If you find that you cannot tolerate the caffeine because it makes you feel wired, gives you palpitations or causes shallow breathing or a feeling of anxiety, then you can try an enema solution with 2 level teaspoons of choline bitartrate powder instead of caffeine. This is also good for cleansing the liver but does so in a much gentler way.
The other option, as long as you do not have Coeliac disease, is wheatgrass powder. Ensure the wheatgrass powder is pure and organic and start slowly with a ¼ tsp in your enema solution. Wheatgrass enemas are harder to hold onto because they are so detoxifying.
More and more studies are emerging about “the microbiome”. This is the community of microbes that live inside us. We have microbiomes on our skin, in our gut, vagina, mouth and nose. Practically any cavity inside us can have microbes inhabiting there.
We have about 10x as many microbes living inside us, or on us, than we have human cells (and we have approximately 75 trillion cells)! This indicates the idea that we should be scared of microbes or bacteria is a little outdated.
The growing interest in particularly the gut microbiome has led to multiple probiotics coming onto the market. The supermarkets are filled with “gut friendly” bacteria-laden yoghurt.
Is taking care of that ecosystem inside us as simple as swallowing a probiotic every day or eating some yoghurt?
Well, unfortunately, the answer is no!
Probiotics and fermented foods cannot repopulate your bowel flora – as they only stay in the system temporarily. It’s the prebiotics that feed the microbes and can ensure the survival & flourishing of the ones we want in our systems.
What are probiotics?
According to WHO, probiotics are “live organisms which when administered in adequate amounts, confer a health benefit on the host.” However, the cultures we get in supermarket yoghurts cannot survive the pasteurisation process that those yoghurts go through.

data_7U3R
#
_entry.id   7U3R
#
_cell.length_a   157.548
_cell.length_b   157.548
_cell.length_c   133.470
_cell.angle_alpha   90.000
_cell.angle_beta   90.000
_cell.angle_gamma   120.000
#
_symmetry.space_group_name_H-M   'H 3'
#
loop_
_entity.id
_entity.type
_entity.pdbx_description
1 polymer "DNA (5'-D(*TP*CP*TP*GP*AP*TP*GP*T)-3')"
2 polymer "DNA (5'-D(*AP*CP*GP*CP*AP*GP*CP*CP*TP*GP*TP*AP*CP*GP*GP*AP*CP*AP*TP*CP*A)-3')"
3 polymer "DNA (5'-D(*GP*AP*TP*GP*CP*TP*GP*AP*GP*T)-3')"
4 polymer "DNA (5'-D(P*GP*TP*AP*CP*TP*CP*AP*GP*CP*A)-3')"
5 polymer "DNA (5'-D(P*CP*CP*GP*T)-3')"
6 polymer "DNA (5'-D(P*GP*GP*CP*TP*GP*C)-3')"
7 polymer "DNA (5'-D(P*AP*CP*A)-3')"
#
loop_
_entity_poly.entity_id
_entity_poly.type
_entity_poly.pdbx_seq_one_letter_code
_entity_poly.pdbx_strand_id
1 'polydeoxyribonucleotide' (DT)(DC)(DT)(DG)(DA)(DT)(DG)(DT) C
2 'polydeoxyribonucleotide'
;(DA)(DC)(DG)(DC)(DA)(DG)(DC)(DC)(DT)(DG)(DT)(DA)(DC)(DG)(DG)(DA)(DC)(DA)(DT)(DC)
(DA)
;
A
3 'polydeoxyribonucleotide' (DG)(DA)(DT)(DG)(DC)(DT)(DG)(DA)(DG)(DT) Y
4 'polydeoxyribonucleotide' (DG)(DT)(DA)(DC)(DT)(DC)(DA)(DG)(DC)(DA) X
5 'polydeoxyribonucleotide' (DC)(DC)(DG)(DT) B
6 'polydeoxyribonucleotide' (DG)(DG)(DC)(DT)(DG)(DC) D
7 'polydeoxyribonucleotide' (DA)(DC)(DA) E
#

In order for a yoghurt to be considered a probiotic food it must contain live cultures. Whilst it is true that raw yoghurt can contain live cultures, again these effects are only temporary.
Therefore, using probiotics and fermented foods has to be done alongside eating prebiotic, bacteria-feeding foods or supplements to really be effective.
The most well researched prebiotic supplements are lactulose, fos and gos. However, research around acacia gum and partially hydrolysed guar gum is also emerging.
What are prebiotics? Prebiotic foods include what we call “FODMAPs” which are highly fermentable carbohydrates. These include whole foods like whole grains, nuts, seeds, onions, garlic and brightly coloured organic veggies.
However, these foods and supplements are often poorly tolerated with people with SIBO and IBS. Therefore, working on the IBS is essential so that someone can then work on building their gut microbiome.
We are beginning to see that throwing multiple strain probiotic supplements, is not necessarily an effective strategy.
It’s about getting the right person for the job because different probiotic strains have different therapeutic qualities. For example, Lactobacillus Rhamnosus GG, has been shown to help cell growth in the intestines and enhance the protection of the gut wall.
Some probiotics act as anti-microbials against pathogenic (disease-causing) micro-organisms and positively affect our immunity. Furthermore, they produce beneficial compounds in the gut, have anti-inflammatory effects, speed up or slow down gut transit time, and even alter our brain chemistry and metabolism!
So, how do you know that you are getting the right probiotic for the job?
Do your research! We’ve all done it, myself included, purchased a supplement because we’ve read somewhere that “probiotics are good”. But, this is not an effective approach.
Importantly, dosing is about getting the right amount of intake. Unless research shows lesser doses of a particular probiotic to be effective, the general rule of thumb is that a single strain should contain at least 10 billion CFU to be effective.
Consequently, each strain within multi-strain probiotics should contain at least 10 billion CFU. Many people don’t think about particular strains or dosages of a probiotic, so it’s a good point to remember.
Furthermore, we have many different species of bacteria living within us. Stool testing can show which species we have and diversity is the key. We’ve all heard of lactobacillus and Bifidobacterium, but research is showing that these aren’t the only two species that can have significant impacts upon someone’s health.
Akermansia muciniphila and faecalbacterium prausnitzii, the new kids on the block in terms of research, have been shown to be protective against leaky gut and inflammation and to be good indicators of increased microbial diversity in the gut.
In conclusion, certain prebiotics feed certain species of bacteria, so by knowing what exists within us we can target our food choices more specifically to increase certain populations.